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The Royals have changed their approach to player development, will it work?

They’ve revamped, but is it enough?

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Kansas City Royals spring training John Sleezer/Kansas City Star/Tribune News Service via Getty Images

I was at the grocery store the other day, and the lady working at the register pointed to my Royals hat and asked if I thought they’d be any good this year. She admitted she doesn’t follow baseball very closely and is a fan of a different team anyway, so I broke the news to her that they had lost 100 games the past two seasons and were in danger of doing it again, in my opinion. She smiled and said, “Well, practice makes perfect.”

I laughed at that much harder than I should have. I’m here to tell you, I have it on good authority from a grocery checker that all the Royals need is a bit of practice. Practice!

Truthfully, the Royals do have a lot of players who could use some practice – and I don’t mean that in a bad way. They’re just young and/or unproven and need to continue working if they’re going to be good big-league players. It’s all about development. Practice makes perfect, just like the lady said.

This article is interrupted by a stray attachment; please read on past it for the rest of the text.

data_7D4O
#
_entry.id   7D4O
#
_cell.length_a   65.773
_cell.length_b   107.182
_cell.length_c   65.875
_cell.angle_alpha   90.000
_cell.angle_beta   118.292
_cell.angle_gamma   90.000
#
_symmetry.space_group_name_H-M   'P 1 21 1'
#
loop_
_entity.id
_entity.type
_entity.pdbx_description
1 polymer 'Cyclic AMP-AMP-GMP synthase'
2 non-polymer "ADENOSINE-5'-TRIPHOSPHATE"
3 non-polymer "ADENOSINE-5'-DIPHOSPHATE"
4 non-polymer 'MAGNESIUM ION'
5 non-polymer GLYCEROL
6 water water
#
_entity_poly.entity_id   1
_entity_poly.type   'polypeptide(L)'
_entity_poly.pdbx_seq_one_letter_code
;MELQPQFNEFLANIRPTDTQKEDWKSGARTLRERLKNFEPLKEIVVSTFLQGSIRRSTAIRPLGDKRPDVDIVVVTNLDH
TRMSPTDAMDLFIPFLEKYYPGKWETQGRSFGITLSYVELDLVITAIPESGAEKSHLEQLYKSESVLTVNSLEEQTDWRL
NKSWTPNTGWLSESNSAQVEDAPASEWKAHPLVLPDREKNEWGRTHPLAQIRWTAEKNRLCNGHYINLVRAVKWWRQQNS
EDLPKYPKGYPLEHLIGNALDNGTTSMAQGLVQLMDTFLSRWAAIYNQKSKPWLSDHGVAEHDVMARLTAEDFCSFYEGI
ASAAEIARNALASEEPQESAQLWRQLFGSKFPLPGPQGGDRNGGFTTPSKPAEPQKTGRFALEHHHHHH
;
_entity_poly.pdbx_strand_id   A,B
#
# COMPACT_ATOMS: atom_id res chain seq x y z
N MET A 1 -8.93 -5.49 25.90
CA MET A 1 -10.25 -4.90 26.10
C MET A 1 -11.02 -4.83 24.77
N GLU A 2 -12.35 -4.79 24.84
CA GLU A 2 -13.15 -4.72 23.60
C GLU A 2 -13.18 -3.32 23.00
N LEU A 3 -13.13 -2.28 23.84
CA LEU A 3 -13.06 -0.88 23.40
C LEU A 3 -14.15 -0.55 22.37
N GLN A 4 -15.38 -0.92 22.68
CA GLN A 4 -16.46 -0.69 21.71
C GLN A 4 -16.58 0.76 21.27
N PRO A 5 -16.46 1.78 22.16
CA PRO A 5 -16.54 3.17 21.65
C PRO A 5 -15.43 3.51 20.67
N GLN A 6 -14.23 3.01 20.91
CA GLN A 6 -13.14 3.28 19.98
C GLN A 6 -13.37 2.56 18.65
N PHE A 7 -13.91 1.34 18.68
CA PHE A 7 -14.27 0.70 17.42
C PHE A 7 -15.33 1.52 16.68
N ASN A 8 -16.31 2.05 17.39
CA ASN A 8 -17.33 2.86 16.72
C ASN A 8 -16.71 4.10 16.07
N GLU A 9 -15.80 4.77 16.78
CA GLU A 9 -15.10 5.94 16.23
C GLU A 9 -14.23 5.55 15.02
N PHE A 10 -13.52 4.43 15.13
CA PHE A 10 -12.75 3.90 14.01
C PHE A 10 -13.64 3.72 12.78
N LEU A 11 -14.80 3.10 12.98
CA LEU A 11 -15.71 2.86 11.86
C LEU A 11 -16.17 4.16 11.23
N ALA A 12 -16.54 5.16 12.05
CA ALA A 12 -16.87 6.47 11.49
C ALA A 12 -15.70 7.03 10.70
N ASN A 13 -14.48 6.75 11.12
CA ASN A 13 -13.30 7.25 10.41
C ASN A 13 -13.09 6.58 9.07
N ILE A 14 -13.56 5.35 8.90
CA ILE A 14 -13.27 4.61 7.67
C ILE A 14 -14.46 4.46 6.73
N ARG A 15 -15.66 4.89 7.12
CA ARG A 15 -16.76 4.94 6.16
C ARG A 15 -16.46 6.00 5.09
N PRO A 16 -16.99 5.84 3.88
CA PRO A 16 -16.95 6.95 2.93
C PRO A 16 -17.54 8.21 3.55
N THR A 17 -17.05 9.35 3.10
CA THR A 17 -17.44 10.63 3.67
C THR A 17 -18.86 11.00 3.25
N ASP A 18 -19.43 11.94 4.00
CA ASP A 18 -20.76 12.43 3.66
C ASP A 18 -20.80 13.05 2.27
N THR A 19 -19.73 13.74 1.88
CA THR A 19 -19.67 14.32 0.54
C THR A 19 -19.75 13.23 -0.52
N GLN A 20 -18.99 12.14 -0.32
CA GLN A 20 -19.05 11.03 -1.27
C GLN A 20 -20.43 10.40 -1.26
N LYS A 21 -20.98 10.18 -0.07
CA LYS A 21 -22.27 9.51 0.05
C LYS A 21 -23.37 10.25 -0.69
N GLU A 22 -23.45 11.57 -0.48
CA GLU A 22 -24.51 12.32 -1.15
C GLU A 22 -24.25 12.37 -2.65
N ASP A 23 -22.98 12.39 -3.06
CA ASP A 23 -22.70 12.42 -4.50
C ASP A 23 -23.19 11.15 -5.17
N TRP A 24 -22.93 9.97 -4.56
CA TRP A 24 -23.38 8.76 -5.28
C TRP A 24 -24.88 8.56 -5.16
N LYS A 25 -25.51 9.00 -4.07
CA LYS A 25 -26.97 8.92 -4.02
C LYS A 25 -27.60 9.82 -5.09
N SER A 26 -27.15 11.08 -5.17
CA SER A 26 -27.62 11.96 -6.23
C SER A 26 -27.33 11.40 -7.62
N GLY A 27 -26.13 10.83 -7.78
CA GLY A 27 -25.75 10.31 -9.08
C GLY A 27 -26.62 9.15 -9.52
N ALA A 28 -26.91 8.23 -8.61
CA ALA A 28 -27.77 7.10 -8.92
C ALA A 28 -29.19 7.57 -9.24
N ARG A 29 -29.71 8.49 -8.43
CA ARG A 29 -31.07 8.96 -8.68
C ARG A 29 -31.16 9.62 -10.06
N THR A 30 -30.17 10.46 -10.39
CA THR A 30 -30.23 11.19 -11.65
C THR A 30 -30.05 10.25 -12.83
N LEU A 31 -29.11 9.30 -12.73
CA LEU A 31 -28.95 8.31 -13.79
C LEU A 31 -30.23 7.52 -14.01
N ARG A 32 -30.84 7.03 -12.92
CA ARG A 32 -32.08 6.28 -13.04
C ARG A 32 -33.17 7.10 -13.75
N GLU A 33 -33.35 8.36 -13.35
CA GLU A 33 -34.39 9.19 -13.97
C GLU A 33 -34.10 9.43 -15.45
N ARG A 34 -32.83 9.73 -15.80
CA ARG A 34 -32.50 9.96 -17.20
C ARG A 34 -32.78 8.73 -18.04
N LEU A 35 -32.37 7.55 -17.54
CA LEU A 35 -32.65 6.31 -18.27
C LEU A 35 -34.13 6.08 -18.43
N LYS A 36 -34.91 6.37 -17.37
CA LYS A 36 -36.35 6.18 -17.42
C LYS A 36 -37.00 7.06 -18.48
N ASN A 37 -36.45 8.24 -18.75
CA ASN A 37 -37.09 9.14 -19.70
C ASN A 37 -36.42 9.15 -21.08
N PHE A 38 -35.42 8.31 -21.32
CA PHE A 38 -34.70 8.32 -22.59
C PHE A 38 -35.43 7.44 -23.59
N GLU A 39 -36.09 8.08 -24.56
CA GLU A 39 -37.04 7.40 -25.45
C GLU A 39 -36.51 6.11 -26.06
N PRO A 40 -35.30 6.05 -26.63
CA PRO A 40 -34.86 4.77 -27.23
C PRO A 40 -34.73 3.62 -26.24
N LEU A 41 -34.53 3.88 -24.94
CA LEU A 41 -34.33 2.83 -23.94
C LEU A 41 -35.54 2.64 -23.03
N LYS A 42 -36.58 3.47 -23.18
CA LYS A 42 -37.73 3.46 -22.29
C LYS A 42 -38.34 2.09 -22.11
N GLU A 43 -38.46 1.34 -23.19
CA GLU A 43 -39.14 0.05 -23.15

I’m perhaps a bit more upbeat about the Royals coming into this spring than I have been the past couple of years, and that has a lot to do with what I’ve been reading this offseason about how the Royals’ young players are developing, and specifically how the organization is approaching their player development efforts. They have a lot of fresh faces in that arena, and they seem to be updating their approach, which right or wrong, had earned a reputation for being antiquated.

A couple weeks ago, David Lauria at Fangraphs featured an interview with the Royals’ new hitting coordinator, Drew Saylor, as a part of the “Talks Hitting” series. It offered a glimpse at the organization’s current approach to player development, which has evolved significantly in a short period of time. He talks about the closing gap between analytics and scouting, and how they’re sort of merging into one. He also talks a bit about technology and highlights his interest in a new camera-based system that MLB is implementing, called Hawk-Eye, which is replacing TrackMan.

He said all the right things, basically.